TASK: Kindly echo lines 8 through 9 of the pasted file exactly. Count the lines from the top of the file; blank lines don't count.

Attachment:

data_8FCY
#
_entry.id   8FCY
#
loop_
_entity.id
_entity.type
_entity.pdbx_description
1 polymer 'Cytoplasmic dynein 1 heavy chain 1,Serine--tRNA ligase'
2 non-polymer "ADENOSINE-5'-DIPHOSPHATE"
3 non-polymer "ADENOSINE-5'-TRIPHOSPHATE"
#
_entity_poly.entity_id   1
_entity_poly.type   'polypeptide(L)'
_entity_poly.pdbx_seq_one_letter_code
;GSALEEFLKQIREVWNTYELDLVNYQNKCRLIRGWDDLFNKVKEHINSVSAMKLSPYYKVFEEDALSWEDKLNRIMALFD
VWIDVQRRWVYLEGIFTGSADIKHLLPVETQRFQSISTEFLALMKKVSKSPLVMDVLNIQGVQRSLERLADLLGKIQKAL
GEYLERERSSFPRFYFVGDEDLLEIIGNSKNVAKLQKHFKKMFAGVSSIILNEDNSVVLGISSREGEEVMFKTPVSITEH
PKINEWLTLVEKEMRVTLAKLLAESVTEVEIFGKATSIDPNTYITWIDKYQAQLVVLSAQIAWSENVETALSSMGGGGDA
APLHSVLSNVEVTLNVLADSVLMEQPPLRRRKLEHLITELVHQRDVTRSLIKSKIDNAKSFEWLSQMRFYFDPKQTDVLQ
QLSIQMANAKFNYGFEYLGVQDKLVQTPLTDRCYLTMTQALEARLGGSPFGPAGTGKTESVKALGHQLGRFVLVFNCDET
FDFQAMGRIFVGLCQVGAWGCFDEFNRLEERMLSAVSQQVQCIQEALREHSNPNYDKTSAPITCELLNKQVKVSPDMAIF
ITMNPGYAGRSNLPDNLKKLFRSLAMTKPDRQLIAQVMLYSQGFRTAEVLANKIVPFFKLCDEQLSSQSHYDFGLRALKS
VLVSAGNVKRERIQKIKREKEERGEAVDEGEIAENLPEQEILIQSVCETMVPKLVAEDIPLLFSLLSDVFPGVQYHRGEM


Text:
_entity.pdbx_description
1 polymer 'Cytoplasmic dynein 1 heavy chain 1,Serine--tRNA ligase'